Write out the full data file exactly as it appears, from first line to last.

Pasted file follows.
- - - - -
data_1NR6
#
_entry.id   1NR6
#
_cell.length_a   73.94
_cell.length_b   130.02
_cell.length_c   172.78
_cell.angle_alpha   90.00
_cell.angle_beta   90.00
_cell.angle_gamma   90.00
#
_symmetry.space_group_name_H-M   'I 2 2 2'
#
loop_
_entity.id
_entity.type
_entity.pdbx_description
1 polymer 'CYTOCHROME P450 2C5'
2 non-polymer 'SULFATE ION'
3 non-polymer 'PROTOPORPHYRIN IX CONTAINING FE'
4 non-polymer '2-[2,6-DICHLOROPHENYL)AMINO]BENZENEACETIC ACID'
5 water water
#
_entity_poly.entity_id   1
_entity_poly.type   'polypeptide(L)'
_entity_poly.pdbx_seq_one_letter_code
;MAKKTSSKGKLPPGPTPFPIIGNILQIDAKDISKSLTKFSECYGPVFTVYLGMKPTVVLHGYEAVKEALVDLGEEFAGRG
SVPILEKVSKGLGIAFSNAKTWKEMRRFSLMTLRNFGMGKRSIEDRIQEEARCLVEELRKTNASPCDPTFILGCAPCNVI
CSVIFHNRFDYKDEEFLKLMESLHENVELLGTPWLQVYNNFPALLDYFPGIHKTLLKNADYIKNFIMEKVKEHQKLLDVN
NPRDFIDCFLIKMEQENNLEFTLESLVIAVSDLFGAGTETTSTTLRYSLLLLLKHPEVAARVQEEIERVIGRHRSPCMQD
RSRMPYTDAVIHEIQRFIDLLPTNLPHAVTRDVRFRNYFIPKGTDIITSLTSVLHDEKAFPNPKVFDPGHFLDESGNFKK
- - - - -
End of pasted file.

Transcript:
data_1NR6
#
_entry.id   1NR6
#
_cell.length_a   73.94
_cell.length_b   130.02
_cell.length_c   172.78
_cell.angle_alpha   90.00
_cell.angle_beta   90.00
_cell.angle_gamma   90.00
#
_symmetry.space_group_name_H-M   'I 2 2 2'
#
loop_
_entity.id
_entity.type
_entity.pdbx_description
1 polymer 'CYTOCHROME P450 2C5'
2 non-polymer 'SULFATE ION'
3 non-polymer 'PROTOPORPHYRIN IX CONTAINING FE'
4 non-polymer '2-[2,6-DICHLOROPHENYL)AMINO]BENZENEACETIC ACID'
5 water water
#
_entity_poly.entity_id   1
_entity_poly.type   'polypeptide(L)'
_entity_poly.pdbx_seq_one_letter_code
;MAKKTSSKGKLPPGPTPFPIIGNILQIDAKDISKSLTKFSECYGPVFTVYLGMKPTVVLHGYEAVKEALVDLGEEFAGRG
SVPILEKVSKGLGIAFSNAKTWKEMRRFSLMTLRNFGMGKRSIEDRIQEEARCLVEELRKTNASPCDPTFILGCAPCNVI
CSVIFHNRFDYKDEEFLKLMESLHENVELLGTPWLQVYNNFPALLDYFPGIHKTLLKNADYIKNFIMEKVKEHQKLLDVN
NPRDFIDCFLIKMEQENNLEFTLESLVIAVSDLFGAGTETTSTTLRYSLLLLLKHPEVAARVQEEIERVIGRHRSPCMQD
RSRMPYTDAVIHEIQRFIDLLPTNLPHAVTRDVRFRNYFIPKGTDIITSLTSVLHDEKAFPNPKVFDPGHFLDESGNFKK